GLOCOM Platform
debates Media Reviews Tech Reviews Special Topics Books & Journals
Summary Page
Search with Google
Home > Media Reviews > News Review Last Updated: 14:54 03/09/2007
News Review #317: October 20, 2005

Japan to Cut Medical Insurance for Elderly to Reduce Costs

Reviewed by Hitoshi URABE

Japan to Cut Medical Insurance for Elderly to Reduce Costs


The article reports that Japan's government has announced plans to reduce medical insurance coverage for some elderly citizens to curb ballooning costs

It is simple arithmetic to see that if a society's birthrate were declining, the proportion of the elderly would increase. In case of Japan, the issue is significantly amplified by the shape of the demography. The number of people in late fifties is twice that of the similar age span of people in late teens or younger.

Already, 20% of the population is over the age of 65 - that is one out of every five people. According to the studies, including the government's official forecast, the share of the elderly keeps on growing until 2050 when more than a third of the whole population would be over 65.

The issue has been, and inevitably will continue to be, discussed in various ways. In fact, there have been quite a number of suggestions and opinions made. But most of them and were based on macroeconomics or broad sociology such as long term immigration or tax policies, and so there was certain sense remoteness for individuals as their specific effects on the daily lives were not easy to envision.

One of the obvious and most serious concerns of an individual, especially when they age, is health. While it is possible to an extent to plan for sustaining livelihood after becoming old, it is difficult to assess the appropriate level of reserves necessary for medical expenses as they vary greatly among each person, and it could get very expensive to the extent preparing for such a possibility could only hinder normal activities. This is where the medical insurance comes in, in order to maintain a healthy society by way of mutually dampening medical payments borne by individuals. Japan has maintained an elaborate system of government run medical insurance system which has reached the stage where no one thinks it could be maintained much longer - if not already collapsed in terms of sound accounting.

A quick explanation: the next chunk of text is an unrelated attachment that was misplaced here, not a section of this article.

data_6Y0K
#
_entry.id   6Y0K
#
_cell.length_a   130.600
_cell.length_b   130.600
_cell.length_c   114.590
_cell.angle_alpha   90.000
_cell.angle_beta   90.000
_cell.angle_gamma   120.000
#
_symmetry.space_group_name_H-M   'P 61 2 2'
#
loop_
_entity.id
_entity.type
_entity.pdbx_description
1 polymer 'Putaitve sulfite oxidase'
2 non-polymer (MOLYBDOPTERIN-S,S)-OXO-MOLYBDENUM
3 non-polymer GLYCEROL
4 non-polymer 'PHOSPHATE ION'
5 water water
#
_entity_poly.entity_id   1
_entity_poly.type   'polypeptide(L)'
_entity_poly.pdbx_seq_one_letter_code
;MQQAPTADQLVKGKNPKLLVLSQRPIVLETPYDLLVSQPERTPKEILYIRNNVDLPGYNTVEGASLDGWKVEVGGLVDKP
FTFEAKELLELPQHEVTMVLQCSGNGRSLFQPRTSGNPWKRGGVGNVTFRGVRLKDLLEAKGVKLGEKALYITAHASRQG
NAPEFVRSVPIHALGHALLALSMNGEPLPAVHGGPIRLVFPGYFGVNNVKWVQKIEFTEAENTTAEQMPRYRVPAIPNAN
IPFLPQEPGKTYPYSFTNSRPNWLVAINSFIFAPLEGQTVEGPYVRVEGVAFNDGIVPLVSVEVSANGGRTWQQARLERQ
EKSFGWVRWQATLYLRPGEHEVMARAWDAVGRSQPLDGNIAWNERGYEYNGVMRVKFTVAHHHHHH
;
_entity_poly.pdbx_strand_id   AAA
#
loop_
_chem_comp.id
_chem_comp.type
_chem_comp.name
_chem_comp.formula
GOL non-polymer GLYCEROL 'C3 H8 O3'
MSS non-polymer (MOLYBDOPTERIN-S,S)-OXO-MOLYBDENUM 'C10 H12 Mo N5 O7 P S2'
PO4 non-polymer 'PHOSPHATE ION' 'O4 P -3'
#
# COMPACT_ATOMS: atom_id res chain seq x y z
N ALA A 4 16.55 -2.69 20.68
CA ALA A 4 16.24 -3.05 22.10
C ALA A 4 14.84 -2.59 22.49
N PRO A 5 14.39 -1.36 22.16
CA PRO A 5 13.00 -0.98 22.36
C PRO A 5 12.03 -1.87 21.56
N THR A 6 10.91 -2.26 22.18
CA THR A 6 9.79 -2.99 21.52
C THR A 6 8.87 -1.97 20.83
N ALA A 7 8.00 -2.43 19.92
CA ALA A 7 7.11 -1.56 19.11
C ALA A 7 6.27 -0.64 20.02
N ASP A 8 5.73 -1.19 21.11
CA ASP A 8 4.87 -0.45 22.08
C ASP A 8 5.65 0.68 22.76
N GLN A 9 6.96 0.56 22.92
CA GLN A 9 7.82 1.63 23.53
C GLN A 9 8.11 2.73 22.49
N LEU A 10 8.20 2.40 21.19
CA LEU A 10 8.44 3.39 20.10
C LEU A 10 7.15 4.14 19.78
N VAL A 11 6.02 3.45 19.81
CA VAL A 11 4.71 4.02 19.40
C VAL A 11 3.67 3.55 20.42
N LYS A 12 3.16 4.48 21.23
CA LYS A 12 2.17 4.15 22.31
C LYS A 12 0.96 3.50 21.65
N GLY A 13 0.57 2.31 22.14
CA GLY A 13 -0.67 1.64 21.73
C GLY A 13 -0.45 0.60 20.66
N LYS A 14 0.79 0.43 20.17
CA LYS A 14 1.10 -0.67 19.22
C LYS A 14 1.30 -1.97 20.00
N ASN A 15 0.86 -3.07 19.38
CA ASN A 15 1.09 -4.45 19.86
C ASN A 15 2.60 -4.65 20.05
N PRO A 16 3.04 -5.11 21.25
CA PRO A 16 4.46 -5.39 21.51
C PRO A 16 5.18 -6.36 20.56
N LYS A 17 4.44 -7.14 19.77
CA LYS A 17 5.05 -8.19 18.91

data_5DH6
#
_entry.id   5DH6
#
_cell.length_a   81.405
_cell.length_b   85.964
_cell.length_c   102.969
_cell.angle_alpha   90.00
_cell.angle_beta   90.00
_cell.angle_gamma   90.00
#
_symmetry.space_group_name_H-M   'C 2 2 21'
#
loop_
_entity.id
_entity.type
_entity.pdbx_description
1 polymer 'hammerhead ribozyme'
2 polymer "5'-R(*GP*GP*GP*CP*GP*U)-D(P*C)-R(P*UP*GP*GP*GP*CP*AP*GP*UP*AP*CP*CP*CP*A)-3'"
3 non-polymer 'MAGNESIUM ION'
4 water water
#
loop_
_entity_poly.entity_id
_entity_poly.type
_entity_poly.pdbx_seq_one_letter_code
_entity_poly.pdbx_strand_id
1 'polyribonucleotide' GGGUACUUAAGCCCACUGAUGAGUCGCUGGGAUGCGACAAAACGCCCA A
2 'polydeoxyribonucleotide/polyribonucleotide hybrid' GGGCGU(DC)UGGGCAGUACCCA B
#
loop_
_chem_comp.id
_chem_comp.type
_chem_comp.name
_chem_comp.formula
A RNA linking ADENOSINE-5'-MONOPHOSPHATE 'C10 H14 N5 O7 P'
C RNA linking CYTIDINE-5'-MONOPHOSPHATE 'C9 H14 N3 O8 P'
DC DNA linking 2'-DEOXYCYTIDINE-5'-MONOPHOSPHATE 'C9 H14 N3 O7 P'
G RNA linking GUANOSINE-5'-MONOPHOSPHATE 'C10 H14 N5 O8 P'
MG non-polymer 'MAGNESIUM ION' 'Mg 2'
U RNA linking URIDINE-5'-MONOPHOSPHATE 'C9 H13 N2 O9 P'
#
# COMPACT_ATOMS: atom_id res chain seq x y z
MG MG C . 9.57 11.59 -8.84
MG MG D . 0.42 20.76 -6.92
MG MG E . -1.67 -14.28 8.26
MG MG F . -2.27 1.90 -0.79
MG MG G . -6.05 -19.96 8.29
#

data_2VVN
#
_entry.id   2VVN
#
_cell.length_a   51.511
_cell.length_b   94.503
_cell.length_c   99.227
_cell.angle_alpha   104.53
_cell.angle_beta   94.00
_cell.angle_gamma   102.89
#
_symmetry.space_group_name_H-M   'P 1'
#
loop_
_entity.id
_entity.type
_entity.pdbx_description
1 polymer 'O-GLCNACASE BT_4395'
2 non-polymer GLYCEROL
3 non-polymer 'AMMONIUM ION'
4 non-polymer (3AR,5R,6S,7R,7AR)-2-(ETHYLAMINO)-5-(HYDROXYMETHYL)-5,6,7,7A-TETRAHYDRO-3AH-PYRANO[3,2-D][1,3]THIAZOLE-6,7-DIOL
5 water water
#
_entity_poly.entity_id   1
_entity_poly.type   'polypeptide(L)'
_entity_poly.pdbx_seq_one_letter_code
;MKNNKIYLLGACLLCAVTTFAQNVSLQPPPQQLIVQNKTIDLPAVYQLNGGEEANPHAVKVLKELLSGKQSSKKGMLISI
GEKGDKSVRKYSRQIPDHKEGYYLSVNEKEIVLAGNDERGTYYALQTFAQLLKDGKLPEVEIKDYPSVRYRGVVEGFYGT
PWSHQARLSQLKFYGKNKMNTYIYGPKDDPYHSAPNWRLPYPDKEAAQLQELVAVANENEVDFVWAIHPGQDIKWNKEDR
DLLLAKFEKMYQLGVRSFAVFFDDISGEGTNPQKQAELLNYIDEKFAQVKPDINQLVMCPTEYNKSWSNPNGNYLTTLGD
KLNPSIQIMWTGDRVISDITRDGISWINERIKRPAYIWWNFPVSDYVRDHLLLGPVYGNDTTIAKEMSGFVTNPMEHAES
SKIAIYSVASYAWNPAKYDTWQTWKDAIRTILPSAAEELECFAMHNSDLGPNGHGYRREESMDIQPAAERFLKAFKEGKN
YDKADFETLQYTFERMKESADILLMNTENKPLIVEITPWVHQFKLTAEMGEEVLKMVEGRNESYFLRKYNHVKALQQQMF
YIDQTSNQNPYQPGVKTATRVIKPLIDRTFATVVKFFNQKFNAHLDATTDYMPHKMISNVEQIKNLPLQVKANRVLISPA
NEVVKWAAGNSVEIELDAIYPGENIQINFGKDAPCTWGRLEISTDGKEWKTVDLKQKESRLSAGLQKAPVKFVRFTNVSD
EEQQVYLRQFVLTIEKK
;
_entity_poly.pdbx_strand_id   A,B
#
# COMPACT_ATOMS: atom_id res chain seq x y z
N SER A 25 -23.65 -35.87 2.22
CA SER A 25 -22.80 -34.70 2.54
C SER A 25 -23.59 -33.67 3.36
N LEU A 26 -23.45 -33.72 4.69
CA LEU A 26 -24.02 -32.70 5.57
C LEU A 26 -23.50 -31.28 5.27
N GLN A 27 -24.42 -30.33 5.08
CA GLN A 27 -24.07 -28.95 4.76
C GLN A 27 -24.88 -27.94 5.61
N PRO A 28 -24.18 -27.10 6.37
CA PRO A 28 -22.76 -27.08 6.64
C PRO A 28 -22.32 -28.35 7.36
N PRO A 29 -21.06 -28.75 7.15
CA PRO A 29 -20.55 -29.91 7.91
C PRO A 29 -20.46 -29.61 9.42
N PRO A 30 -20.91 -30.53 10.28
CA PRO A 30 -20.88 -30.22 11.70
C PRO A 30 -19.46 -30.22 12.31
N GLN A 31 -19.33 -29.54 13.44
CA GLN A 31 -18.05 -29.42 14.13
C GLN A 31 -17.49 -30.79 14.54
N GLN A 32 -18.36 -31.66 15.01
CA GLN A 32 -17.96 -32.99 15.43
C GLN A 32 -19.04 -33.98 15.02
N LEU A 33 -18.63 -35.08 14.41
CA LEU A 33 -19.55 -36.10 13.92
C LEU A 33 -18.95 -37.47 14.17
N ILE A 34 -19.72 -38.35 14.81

Younger people also get sick but less frequently. And even when they need medical care, symptoms are generally less severe, recovery more quickly, and have chances to repay the cost in various ways upon recovery. Aged people in each respective case as well as collectively need enhanced medical services both in terms of quality and quantity, and how it should be funded, while maintaining a healthy social framework, is the issue here.

It seems, however, there is no magic formula. The elderly have been treated preferentially in the past for various reasons, including the assumption that they have little income. But the circumstances no longer allow for special status to be provided for the elderly. In fact, statistics show that a huge chunk of savings are held by the aged people, while the young, working hard to run the society, are having difficulty building up their wealth. While it is necessary to sustain a safety net for those really in need, it has become more than ever equitable to share similar levels of financial burden based on the services received. Keeping the sense of fairness among members of a society is a vital element in maintaining a healthy society. Japan is no exception. It is necessary to seek a solution so as to avoid (another) potential generation clash, a grave possibility having its roots in the aging population and the decreasing birth rate.

bullet Top
Copyright © Japanese Institute of Global Communications